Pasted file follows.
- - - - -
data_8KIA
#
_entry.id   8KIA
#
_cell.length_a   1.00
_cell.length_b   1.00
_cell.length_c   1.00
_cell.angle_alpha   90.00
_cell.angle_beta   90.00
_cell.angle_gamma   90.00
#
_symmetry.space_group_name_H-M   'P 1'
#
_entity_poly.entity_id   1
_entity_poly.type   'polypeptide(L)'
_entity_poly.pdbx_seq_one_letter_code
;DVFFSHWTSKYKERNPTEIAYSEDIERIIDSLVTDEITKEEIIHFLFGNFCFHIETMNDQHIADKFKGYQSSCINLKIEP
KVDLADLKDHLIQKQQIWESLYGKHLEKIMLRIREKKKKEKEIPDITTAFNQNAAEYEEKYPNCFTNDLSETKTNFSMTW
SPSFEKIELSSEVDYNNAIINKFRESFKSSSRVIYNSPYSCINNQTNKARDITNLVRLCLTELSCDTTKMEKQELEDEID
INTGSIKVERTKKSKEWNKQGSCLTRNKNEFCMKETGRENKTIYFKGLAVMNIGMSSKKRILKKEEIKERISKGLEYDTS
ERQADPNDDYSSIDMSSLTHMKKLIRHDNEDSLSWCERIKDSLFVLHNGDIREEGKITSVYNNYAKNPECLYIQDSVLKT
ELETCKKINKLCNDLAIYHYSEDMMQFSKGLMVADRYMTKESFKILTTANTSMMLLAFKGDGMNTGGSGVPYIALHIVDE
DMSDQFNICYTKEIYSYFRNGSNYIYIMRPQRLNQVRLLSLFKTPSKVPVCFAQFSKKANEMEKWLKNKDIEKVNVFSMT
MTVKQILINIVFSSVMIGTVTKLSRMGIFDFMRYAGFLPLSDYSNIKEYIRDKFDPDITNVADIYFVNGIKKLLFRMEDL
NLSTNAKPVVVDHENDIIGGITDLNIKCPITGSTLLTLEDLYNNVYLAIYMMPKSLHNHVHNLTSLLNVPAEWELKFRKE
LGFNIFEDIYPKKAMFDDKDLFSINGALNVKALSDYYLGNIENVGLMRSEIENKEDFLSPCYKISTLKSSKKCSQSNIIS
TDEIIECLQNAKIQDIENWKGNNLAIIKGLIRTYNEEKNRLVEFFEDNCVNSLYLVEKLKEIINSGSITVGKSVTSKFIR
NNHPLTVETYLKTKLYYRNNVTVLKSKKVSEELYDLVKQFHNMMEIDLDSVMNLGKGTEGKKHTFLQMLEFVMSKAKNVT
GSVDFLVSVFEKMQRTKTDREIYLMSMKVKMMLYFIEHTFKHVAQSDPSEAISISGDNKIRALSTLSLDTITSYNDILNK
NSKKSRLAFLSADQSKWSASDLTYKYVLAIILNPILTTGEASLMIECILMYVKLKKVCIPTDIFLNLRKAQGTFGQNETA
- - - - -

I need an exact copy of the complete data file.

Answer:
data_8KIA
#
_entry.id   8KIA
#
_cell.length_a   1.00
_cell.length_b   1.00
_cell.length_c   1.00
_cell.angle_alpha   90.00
_cell.angle_beta   90.00
_cell.angle_gamma   90.00
#
_symmetry.space_group_name_H-M   'P 1'
#
_entity_poly.entity_id   1
_entity_poly.type   'polypeptide(L)'
_entity_poly.pdbx_seq_one_letter_code
;DVFFSHWTSKYKERNPTEIAYSEDIERIIDSLVTDEITKEEIIHFLFGNFCFHIETMNDQHIADKFKGYQSSCINLKIEP
KVDLADLKDHLIQKQQIWESLYGKHLEKIMLRIREKKKKEKEIPDITTAFNQNAAEYEEKYPNCFTNDLSETKTNFSMTW
SPSFEKIELSSEVDYNNAIINKFRESFKSSSRVIYNSPYSCINNQTNKARDITNLVRLCLTELSCDTTKMEKQELEDEID
INTGSIKVERTKKSKEWNKQGSCLTRNKNEFCMKETGRENKTIYFKGLAVMNIGMSSKKRILKKEEIKERISKGLEYDTS
ERQADPNDDYSSIDMSSLTHMKKLIRHDNEDSLSWCERIKDSLFVLHNGDIREEGKITSVYNNYAKNPECLYIQDSVLKT
ELETCKKINKLCNDLAIYHYSEDMMQFSKGLMVADRYMTKESFKILTTANTSMMLLAFKGDGMNTGGSGVPYIALHIVDE
DMSDQFNICYTKEIYSYFRNGSNYIYIMRPQRLNQVRLLSLFKTPSKVPVCFAQFSKKANEMEKWLKNKDIEKVNVFSMT
MTVKQILINIVFSSVMIGTVTKLSRMGIFDFMRYAGFLPLSDYSNIKEYIRDKFDPDITNVADIYFVNGIKKLLFRMEDL
NLSTNAKPVVVDHENDIIGGITDLNIKCPITGSTLLTLEDLYNNVYLAIYMMPKSLHNHVHNLTSLLNVPAEWELKFRKE
LGFNIFEDIYPKKAMFDDKDLFSINGALNVKALSDYYLGNIENVGLMRSEIENKEDFLSPCYKISTLKSSKKCSQSNIIS
TDEIIECLQNAKIQDIENWKGNNLAIIKGLIRTYNEEKNRLVEFFEDNCVNSLYLVEKLKEIINSGSITVGKSVTSKFIR
NNHPLTVETYLKTKLYYRNNVTVLKSKKVSEELYDLVKQFHNMMEIDLDSVMNLGKGTEGKKHTFLQMLEFVMSKAKNVT
GSVDFLVSVFEKMQRTKTDREIYLMSMKVKMMLYFIEHTFKHVAQSDPSEAISISGDNKIRALSTLSLDTITSYNDILNK
NSKKSRLAFLSADQSKWSASDLTYKYVLAIILNPILTTGEASLMIECILMYVKLKKVCIPTDIFLNLRKAQGTFGQNETA